Now moving on from there. When considering books such as "Metropolitan Cats"--many of you may have seen it; it is beautifully designed and a very fine book, I think--takes precedence, if such a book can take precedence for reasons of marketability over such indispensable publications as the two-volume catalogue raisonne of the Metropolitan's collection of tapestries, which was completed by its expert, Edith Standen, three years ago and sits on a shelf for lack of subsidy, then I think museums will have a problem in the future. When a trade edition is a good prospect, a book is published. When a trade edition is not, such as our catalogue of 16th-century drawings, the book is again put on the shelf or at least threatened to be shelved by the finance committee.

When the burden of the director and the staff increasingly is to justify projects that have no financial return, the basic mission of the museum indeed might no longer be served as well by the program that is being proposed. When you have to count on a premium of results, rather than on quality, I think you have a real threat for the future.

I refer very briefly to increased public appeal. It is, of course, an extremely beneficial thing. We depend upon it. We exist for it. We've even entered an era in which community interest, almost a proprietary interest, in the museum takes place. Museum's gains are off the art pages and increasingly onto the news pages. This can lead in certain instances to superficiality and sensationalism in the media.

Are art and the public in danger of being exploited rather than served? . . .

Now I'm getting to my main point. And that is that we accept, and I think it is understandable, all of the outside pressures--financial, popular and so forth. One eye on the budget, one eye on public appeal, and that illusory Cyclopian third eye, which museum people seem to have, on quality. But there is something on the horizon which I find very threatening and that is internal pressures; that could alter the very core and quality of mind behind every museum function.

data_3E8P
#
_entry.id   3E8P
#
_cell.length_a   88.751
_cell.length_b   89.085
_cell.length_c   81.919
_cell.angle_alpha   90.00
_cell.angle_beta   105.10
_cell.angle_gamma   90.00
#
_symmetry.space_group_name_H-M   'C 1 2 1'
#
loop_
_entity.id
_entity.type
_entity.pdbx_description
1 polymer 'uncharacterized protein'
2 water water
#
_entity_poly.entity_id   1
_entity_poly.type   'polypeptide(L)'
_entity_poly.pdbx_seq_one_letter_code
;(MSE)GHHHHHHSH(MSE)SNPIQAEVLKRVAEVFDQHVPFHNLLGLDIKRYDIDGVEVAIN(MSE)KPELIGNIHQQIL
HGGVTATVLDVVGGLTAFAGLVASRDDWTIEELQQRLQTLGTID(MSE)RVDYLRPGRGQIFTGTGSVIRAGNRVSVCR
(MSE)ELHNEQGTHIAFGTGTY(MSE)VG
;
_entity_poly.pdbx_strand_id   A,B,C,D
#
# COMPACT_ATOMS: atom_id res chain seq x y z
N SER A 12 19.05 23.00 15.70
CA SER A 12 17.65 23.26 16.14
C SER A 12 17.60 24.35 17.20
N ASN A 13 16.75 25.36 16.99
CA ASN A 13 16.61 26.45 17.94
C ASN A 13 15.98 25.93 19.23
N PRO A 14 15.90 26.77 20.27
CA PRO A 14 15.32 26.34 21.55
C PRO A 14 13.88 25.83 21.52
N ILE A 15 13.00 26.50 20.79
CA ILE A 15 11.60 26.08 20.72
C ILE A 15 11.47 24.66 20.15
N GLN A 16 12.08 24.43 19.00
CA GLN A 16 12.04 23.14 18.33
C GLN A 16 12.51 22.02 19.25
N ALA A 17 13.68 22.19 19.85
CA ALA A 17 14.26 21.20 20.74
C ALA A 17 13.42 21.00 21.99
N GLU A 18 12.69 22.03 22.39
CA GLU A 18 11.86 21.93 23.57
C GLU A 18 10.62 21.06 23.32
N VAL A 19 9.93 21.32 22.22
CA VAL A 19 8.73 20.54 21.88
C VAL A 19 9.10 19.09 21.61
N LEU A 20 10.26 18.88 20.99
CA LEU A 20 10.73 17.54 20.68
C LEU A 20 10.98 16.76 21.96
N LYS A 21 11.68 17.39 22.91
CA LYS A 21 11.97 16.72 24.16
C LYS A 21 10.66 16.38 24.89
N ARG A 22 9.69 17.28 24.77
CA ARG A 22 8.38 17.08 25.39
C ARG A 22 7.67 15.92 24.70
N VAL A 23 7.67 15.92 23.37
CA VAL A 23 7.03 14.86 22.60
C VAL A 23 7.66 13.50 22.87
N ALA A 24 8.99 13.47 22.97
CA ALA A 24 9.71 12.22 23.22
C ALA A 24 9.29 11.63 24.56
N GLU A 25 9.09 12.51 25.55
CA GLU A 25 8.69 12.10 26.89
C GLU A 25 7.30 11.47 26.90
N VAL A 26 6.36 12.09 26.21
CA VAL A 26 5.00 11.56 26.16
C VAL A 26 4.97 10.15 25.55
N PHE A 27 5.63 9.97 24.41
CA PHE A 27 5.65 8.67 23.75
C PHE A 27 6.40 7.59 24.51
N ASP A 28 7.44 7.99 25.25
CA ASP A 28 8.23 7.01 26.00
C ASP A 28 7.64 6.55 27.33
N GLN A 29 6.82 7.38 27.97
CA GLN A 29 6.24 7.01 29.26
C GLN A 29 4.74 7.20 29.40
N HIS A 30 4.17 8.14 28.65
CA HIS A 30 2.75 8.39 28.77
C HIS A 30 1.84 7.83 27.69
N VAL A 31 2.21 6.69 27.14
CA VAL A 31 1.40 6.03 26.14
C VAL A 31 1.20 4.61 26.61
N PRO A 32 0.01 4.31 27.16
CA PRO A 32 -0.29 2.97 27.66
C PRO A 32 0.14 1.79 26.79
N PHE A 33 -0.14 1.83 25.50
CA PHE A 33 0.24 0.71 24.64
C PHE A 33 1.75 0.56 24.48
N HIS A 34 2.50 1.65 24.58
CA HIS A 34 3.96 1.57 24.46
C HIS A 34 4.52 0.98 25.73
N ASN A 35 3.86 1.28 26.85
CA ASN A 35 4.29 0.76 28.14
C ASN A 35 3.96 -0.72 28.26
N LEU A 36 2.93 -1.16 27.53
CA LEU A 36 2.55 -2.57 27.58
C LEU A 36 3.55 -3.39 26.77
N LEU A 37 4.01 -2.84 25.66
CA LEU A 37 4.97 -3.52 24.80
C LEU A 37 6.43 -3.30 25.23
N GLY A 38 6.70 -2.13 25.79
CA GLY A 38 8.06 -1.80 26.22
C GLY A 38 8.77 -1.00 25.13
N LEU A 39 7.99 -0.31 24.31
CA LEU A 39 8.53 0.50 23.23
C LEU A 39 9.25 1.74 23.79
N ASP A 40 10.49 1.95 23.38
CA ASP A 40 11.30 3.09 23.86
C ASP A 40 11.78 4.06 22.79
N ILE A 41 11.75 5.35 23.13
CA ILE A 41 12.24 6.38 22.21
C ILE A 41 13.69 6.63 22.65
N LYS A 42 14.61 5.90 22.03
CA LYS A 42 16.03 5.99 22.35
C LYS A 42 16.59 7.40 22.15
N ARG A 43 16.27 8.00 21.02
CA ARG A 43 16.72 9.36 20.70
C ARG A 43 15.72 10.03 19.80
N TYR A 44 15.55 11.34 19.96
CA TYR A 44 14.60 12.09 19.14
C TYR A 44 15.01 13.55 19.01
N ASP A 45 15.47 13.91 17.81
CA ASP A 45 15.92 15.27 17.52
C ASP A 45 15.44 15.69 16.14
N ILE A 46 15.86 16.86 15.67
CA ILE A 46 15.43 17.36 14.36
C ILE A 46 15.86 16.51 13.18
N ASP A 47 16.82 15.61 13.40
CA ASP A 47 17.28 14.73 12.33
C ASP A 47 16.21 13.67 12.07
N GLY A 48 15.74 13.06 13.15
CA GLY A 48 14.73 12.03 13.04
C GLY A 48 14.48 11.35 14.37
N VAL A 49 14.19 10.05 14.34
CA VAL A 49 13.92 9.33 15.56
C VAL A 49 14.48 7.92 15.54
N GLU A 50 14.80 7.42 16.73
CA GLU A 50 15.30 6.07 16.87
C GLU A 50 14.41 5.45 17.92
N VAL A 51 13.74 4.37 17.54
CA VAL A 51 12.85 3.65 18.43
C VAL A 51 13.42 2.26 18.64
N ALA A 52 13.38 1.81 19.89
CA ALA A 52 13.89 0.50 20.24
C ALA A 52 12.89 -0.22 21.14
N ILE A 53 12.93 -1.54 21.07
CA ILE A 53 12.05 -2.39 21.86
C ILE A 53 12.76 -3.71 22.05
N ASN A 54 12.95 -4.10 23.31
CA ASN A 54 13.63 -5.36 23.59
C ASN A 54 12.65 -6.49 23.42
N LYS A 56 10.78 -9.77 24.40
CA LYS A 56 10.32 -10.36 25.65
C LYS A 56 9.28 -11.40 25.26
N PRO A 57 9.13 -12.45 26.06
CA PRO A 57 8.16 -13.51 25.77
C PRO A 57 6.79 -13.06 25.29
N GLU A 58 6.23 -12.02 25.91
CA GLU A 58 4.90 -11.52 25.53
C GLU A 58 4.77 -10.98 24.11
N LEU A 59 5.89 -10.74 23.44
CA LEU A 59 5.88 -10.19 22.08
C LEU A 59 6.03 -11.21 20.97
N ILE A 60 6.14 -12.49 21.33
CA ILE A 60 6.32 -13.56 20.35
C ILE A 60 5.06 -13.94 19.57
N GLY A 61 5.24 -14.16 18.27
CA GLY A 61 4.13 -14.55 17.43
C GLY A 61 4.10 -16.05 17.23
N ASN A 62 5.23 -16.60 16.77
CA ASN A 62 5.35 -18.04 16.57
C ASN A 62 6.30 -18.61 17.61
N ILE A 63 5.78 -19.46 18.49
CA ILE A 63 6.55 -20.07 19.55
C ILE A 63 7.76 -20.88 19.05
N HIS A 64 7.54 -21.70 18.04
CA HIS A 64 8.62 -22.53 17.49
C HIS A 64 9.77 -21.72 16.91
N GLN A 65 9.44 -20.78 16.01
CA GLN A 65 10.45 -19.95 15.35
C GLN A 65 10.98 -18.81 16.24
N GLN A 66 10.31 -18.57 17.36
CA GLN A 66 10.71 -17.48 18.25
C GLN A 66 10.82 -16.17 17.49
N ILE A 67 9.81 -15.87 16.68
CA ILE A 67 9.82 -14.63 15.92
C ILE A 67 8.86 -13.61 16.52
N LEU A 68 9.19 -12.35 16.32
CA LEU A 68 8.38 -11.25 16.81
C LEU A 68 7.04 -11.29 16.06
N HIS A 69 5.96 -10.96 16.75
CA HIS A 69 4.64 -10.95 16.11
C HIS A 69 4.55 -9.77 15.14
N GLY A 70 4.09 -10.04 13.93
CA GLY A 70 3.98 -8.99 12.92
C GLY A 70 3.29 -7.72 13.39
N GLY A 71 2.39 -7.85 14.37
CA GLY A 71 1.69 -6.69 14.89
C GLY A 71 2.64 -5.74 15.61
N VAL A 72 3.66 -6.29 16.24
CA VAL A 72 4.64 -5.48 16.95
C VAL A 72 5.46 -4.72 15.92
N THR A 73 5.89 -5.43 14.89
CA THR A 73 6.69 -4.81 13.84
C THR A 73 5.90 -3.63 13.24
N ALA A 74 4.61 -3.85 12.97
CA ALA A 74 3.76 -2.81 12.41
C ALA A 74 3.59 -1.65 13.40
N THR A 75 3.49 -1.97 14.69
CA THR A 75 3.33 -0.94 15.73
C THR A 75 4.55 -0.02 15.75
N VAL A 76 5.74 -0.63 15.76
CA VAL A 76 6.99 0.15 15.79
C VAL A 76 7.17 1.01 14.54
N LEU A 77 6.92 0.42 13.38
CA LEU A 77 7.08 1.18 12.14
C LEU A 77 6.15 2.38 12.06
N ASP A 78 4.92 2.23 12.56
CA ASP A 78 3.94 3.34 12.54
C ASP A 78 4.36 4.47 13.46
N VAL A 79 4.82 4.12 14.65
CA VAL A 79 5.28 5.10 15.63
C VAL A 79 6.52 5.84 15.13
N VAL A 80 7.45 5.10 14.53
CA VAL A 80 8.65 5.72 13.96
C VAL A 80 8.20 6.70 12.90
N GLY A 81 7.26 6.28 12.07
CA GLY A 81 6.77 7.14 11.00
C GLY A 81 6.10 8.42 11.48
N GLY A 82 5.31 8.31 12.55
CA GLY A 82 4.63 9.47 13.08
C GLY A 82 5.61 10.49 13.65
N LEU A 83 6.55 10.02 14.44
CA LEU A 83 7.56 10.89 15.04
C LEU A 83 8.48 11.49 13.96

When a curator cannot install a case--by case, I mean a pedestal--shall we say, without going to the finance office, getting an appropriation and a budget line; when catalogues are influenced by book sales; when exhibitions are influenced by attendance, there is a sense that people within the institutions must strike some sort of a balance, compromise for every project.

Every curator, every educator, every conservator wants to demonstrate a certain modicum of fiscal responsibility and managerial skills. Now how do you reconcile this with pure research? The director is here and there to keep an eye on the balance and the requisite equilibrium, to serve the public best. What he requires from his staff is what humanists see as distance, reflection, an immersion in one's own field.

I don't want my staff to come to me and say this idea is good and will sell. That's my job. I want them to come to me with the most recondite, arcane exhibition proposal. I will make the decision as to how many footnotes and whether it will be a trade edition. When that state of mind starts to filter from the top and the outside into the sacrosanct infrastructure of the museum, then I think the role of the director in the next decade will be to fight for and preserve the values and the standards that come out of that inner sanctum of pure research and traditional values.